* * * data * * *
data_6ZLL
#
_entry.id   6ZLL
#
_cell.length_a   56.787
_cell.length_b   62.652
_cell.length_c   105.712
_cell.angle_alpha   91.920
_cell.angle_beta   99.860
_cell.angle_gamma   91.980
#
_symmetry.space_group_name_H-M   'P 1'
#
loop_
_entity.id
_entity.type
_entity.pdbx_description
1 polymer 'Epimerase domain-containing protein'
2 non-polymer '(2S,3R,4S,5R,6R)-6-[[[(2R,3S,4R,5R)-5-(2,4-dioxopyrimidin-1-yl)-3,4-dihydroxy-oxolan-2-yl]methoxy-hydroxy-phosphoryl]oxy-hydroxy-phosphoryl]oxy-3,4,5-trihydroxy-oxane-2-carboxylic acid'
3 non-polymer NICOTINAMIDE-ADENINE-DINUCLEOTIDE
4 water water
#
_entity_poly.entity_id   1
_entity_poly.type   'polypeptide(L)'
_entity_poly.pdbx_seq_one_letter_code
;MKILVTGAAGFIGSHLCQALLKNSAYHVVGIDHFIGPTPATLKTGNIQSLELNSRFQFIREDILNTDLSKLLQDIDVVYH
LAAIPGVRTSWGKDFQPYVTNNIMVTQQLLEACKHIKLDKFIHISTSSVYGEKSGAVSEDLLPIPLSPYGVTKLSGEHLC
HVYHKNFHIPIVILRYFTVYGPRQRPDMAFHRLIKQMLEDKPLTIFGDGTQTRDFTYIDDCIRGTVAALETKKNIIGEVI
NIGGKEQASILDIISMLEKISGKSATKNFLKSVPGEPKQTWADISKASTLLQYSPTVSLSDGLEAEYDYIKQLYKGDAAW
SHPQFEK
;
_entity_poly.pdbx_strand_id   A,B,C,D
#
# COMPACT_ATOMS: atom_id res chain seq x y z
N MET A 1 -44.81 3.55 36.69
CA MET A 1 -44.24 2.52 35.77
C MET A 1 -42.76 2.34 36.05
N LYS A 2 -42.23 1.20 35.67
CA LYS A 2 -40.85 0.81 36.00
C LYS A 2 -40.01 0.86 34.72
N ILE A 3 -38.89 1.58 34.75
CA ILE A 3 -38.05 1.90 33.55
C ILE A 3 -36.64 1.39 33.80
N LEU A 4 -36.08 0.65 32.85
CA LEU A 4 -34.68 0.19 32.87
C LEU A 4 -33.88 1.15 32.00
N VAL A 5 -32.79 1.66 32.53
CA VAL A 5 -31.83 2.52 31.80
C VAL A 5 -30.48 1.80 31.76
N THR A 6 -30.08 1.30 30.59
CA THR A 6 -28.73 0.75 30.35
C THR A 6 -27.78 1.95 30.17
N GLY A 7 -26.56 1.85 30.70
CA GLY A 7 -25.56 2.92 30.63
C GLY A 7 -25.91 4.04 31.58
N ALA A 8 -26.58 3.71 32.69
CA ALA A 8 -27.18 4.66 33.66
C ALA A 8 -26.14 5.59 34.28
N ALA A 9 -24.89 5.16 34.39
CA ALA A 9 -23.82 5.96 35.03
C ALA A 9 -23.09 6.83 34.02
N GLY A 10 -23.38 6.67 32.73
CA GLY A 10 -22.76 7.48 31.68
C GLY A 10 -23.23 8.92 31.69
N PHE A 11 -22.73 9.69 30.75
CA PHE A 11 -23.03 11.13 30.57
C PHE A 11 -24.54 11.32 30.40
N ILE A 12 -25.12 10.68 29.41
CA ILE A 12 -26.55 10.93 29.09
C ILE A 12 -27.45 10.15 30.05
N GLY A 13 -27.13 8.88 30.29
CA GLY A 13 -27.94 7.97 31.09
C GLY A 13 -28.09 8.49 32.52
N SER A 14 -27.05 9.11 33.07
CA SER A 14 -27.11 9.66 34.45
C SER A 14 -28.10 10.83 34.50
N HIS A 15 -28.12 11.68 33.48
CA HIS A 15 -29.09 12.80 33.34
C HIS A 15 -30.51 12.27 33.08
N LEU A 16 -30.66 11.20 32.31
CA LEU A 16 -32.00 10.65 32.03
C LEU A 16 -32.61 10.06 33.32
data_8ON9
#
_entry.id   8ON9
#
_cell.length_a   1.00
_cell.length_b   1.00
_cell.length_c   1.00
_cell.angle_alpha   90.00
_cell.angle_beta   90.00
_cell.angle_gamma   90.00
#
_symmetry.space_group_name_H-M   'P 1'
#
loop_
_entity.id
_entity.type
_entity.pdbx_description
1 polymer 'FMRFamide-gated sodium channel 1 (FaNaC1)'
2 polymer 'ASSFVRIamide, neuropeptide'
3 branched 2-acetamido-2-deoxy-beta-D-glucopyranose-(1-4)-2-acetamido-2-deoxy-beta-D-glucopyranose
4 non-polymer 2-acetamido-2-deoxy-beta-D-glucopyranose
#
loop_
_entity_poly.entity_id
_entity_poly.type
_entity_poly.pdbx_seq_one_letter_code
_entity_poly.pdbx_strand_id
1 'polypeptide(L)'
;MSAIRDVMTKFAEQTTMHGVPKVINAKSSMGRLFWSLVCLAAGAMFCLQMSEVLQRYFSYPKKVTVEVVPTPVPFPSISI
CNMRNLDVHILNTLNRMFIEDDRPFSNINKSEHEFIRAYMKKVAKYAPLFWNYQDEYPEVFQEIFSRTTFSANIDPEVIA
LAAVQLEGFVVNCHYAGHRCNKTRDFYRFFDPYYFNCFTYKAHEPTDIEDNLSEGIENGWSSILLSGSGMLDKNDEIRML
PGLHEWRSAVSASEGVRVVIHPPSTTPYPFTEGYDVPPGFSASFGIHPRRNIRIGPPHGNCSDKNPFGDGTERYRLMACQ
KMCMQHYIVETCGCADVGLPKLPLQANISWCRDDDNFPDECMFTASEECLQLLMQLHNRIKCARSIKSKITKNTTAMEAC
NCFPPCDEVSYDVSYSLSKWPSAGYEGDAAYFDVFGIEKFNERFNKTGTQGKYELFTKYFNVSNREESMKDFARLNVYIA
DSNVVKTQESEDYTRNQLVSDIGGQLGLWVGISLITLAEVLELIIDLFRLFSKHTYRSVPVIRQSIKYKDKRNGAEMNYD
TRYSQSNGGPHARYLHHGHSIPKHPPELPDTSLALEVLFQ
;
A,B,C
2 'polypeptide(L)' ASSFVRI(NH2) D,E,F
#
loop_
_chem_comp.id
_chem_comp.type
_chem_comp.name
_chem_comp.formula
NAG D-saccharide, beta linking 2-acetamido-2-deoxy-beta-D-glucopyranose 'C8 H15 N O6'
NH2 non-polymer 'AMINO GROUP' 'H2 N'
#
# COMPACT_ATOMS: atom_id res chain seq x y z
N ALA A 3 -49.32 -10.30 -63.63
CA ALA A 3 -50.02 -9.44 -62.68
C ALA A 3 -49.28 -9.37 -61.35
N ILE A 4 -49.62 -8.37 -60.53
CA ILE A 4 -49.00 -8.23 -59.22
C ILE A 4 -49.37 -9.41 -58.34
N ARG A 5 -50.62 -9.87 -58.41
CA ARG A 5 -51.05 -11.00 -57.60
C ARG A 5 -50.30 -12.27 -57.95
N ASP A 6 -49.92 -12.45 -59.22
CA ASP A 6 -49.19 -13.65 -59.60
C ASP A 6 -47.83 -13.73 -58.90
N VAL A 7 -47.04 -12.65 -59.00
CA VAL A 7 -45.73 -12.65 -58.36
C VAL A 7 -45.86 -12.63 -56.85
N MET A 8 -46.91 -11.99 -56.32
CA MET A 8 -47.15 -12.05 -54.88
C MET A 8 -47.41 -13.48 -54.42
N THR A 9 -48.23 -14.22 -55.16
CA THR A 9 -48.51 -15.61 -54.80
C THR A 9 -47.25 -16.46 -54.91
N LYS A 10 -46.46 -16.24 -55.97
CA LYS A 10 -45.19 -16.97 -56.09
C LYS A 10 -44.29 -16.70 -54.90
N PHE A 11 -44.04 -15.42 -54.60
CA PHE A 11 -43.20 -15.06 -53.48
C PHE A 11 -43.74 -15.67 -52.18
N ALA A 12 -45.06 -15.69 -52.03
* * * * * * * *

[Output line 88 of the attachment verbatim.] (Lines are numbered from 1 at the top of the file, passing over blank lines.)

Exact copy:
_cell.length_b   1.00